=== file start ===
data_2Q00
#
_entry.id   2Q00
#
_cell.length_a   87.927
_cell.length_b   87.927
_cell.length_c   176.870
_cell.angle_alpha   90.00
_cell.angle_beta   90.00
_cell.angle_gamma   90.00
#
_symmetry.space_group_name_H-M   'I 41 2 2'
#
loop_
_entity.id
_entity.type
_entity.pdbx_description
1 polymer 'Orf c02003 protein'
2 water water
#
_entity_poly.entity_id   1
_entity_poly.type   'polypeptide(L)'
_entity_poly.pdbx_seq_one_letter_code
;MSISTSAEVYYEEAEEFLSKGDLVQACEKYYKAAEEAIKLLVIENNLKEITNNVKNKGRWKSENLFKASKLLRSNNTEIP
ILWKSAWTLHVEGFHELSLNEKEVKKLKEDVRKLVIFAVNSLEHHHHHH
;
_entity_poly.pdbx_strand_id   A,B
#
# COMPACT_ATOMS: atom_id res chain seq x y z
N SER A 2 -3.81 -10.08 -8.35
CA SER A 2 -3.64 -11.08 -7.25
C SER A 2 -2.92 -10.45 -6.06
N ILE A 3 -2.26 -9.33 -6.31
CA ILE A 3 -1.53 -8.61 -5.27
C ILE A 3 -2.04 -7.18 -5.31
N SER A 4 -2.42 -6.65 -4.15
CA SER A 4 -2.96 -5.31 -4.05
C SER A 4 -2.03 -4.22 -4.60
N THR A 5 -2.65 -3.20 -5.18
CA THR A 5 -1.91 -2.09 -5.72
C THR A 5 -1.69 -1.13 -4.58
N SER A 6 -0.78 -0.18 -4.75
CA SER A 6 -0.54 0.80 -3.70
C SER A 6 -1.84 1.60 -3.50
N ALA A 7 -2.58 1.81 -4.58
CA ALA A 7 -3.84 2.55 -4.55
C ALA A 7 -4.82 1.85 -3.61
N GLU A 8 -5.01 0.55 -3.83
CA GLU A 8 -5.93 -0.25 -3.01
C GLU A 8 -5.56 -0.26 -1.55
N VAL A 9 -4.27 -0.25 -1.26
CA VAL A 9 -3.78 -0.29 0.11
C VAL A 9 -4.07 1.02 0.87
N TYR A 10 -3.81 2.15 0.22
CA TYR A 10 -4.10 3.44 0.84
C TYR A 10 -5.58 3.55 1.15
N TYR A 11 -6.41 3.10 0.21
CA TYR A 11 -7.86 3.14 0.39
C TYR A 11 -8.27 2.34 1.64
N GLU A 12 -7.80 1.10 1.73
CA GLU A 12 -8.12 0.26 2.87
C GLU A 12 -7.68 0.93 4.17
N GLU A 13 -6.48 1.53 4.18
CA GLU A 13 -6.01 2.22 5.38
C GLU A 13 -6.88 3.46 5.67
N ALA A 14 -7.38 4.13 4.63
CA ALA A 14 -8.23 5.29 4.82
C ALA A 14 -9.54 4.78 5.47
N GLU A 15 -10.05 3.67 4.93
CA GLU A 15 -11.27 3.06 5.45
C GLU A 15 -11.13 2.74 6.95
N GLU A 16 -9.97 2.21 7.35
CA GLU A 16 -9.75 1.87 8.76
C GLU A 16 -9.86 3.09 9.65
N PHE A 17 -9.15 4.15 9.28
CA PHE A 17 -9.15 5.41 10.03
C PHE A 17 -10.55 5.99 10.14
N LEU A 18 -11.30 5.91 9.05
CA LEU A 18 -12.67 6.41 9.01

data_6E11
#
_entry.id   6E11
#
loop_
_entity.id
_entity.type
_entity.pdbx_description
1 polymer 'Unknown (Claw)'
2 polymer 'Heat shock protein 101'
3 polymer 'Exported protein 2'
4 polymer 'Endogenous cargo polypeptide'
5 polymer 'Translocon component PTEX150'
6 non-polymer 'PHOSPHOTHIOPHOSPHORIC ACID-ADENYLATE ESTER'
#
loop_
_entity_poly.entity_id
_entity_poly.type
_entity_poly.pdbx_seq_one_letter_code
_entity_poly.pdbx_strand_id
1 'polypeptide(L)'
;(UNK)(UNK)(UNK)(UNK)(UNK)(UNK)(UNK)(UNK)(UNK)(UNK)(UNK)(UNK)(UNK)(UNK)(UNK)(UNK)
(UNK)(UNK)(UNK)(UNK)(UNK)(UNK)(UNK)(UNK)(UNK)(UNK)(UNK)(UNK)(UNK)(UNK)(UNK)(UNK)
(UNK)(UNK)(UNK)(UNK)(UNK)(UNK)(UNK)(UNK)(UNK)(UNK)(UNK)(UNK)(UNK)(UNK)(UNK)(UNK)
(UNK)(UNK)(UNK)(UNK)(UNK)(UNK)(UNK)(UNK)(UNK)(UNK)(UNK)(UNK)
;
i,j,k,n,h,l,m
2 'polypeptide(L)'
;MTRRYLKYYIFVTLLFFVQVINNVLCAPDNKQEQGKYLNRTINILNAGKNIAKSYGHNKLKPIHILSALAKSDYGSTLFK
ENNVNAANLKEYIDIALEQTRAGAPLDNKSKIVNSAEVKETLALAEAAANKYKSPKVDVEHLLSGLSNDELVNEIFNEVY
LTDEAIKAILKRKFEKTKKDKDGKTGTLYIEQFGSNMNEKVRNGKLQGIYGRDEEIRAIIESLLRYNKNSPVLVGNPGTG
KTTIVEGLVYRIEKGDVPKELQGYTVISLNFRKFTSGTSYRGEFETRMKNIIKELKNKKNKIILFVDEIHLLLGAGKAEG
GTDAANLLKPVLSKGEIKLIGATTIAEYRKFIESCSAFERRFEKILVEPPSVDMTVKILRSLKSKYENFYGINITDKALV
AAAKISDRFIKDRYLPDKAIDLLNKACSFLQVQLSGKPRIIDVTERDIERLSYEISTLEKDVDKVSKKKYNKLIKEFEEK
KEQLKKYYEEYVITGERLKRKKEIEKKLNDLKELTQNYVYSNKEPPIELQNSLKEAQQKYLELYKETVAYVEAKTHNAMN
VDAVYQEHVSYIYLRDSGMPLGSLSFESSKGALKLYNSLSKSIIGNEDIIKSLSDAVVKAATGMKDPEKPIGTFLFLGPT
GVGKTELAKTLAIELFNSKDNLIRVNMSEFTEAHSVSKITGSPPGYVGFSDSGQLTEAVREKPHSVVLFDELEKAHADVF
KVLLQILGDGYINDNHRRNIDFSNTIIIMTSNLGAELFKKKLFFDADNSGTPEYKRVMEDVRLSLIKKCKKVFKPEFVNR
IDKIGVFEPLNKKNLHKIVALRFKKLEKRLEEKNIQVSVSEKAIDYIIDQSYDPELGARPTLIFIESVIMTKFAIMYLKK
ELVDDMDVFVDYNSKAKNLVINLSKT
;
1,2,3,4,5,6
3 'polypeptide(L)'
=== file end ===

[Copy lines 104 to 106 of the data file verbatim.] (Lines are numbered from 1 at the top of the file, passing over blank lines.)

(UNK)(UNK)(UNK)(UNK)(UNK)(UNK)(UNK)(UNK)(UNK)(UNK)(UNK)(UNK)
;
i,j,k,n,h,l,m